More than Money: Changing Financial Services One Startup at a Time
This week, the Financial Solutions Lab – managed by the Center for Financial Services Innovation (CFSI) with founding partner JPMorgan Chase & Co. – announced its latest challenge for fintech startups and nonprofits. Winning organizations will get a $250,000 investment, plus access to all kinds of other resources. For those who aren’t familiar, the Financial Solutions Lab exists to help early stage fintech innovators build and scale high-quality products that can improve Americans’ financial health.
The Lab also released an Impact Report on its first three years, Powering the Next Generation of FinTech to Improve Consumer Financial Health. To create it, our team performed vast surveys of Lab participants past and present, and also looked into our applicant pool more deeply to see what we could learn.
Over my last three years with the Lab as head of communications for CFSI, I’ve provided communications and marketing advice to 26 startups both during and after their time in the program – here are some takeaways from the experience.
It’s actually not about the money
While the $250,000 investment in each selected company is enough to ensure that firms can operate throughout our 8-month program (funded via a grant from JPMorgan Chase), it’s clearly not the only reason we’ve seen more than 1,000 applicants to this program to date. Much of the deeper value to applicants comes via the mechanisms – both formal and informal – offered by both CFSI’s Network and JPMorgan Chase, that are designed to reduce the financial services learning curve, and to facilitate important business relationships. In fintech in particular, founders are often mystified by the seemingly archaic, layered regulation and compliance requirements that appear to stand in the way of innovation – things like money transfer regulations written in the days before the internet. It is in this space where the Financial Solutions Lab can be truly catalytic.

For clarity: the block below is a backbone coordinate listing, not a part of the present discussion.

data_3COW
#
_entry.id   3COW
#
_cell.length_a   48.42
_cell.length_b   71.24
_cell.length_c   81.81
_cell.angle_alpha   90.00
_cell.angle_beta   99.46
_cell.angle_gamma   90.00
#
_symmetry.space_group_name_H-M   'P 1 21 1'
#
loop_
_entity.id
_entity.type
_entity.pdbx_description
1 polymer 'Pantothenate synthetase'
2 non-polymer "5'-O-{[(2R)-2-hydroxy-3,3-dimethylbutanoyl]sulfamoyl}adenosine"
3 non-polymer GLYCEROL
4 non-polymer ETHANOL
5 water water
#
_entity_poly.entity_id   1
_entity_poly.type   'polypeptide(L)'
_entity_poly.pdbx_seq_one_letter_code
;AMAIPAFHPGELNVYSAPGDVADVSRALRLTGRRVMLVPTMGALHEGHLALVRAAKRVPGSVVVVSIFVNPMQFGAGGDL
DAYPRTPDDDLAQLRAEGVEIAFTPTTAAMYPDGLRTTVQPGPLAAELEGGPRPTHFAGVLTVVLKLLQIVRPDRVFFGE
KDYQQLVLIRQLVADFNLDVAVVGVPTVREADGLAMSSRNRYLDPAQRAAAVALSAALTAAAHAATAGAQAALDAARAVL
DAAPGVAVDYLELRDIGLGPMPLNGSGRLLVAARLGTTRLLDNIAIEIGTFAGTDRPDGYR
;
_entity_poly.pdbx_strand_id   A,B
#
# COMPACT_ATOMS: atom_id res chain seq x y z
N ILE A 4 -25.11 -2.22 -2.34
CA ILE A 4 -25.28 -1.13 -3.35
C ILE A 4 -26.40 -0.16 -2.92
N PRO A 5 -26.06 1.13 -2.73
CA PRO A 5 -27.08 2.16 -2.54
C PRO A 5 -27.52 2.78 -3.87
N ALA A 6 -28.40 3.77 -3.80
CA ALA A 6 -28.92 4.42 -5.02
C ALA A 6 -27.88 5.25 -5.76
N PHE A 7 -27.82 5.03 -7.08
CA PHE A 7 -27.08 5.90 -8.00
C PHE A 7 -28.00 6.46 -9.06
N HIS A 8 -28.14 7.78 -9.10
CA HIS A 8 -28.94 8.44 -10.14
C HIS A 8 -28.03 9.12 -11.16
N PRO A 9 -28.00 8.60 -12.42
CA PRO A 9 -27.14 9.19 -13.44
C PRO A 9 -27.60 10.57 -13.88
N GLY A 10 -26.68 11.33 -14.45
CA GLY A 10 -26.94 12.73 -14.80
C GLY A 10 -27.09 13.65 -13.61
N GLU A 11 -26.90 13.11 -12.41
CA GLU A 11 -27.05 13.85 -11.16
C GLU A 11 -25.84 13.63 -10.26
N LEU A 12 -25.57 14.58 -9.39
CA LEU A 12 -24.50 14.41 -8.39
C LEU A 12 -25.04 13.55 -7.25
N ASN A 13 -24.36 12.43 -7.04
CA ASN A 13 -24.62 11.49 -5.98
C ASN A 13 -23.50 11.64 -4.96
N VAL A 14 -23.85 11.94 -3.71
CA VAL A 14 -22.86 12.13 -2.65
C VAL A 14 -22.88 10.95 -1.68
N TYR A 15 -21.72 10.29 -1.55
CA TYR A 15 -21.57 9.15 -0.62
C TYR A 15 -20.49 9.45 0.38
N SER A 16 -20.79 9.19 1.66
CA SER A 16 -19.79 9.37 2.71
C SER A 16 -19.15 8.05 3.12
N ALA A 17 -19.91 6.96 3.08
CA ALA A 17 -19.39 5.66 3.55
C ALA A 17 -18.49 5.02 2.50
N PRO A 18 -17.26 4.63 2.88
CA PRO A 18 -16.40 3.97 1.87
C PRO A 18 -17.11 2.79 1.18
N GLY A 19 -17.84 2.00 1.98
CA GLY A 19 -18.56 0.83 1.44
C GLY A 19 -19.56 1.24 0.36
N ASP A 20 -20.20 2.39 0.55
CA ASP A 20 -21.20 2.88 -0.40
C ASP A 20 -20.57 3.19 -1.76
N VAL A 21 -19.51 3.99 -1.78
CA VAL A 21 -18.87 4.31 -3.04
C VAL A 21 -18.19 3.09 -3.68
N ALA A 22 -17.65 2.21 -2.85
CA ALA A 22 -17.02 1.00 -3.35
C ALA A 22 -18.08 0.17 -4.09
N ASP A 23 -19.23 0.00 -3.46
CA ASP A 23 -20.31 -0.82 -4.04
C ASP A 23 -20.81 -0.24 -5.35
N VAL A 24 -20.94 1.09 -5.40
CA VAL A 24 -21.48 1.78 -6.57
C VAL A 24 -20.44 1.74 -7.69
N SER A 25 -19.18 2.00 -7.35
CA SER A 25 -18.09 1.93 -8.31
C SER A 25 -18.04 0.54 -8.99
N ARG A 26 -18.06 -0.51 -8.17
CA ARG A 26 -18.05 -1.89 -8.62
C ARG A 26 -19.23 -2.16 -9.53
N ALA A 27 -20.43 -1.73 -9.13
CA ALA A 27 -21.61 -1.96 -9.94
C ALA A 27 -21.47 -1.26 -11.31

One example of this is a company called Propel. Jimmy Chen, a former Facebook product manager, decided he wanted to do something to fix bureaucracy, so he moved from Silicon Valley to New York and created an app (pictured above) designed to help people sign up for SNAP (formerly known as food stamp) benefits. His team quickly realized that while application and recertification was a problem, managing SNAP balances was a big pain point as well. Through the Lab, Chen was able to connect with JPMorgan Chase executives who formerly administered state Electronic Benefits Transfer (EBT) card programs. This connection enabled him to pivot to offering SNAP recipients an easy way to check balances and manage their grocery spend. Today his FreshEBT app is used by more than 1 million Americans each month. And while it’s true that Chen might have been initially attracted to the Lab for financial reasons, that’s the least of what he got out of it. Because of FreshEBT, a million Americans are experiencing one fewer “hungry days” per month (measured as days when someone’s SNAP balance is below $5) – and this is thanks largely to critical connections offered by the Lab.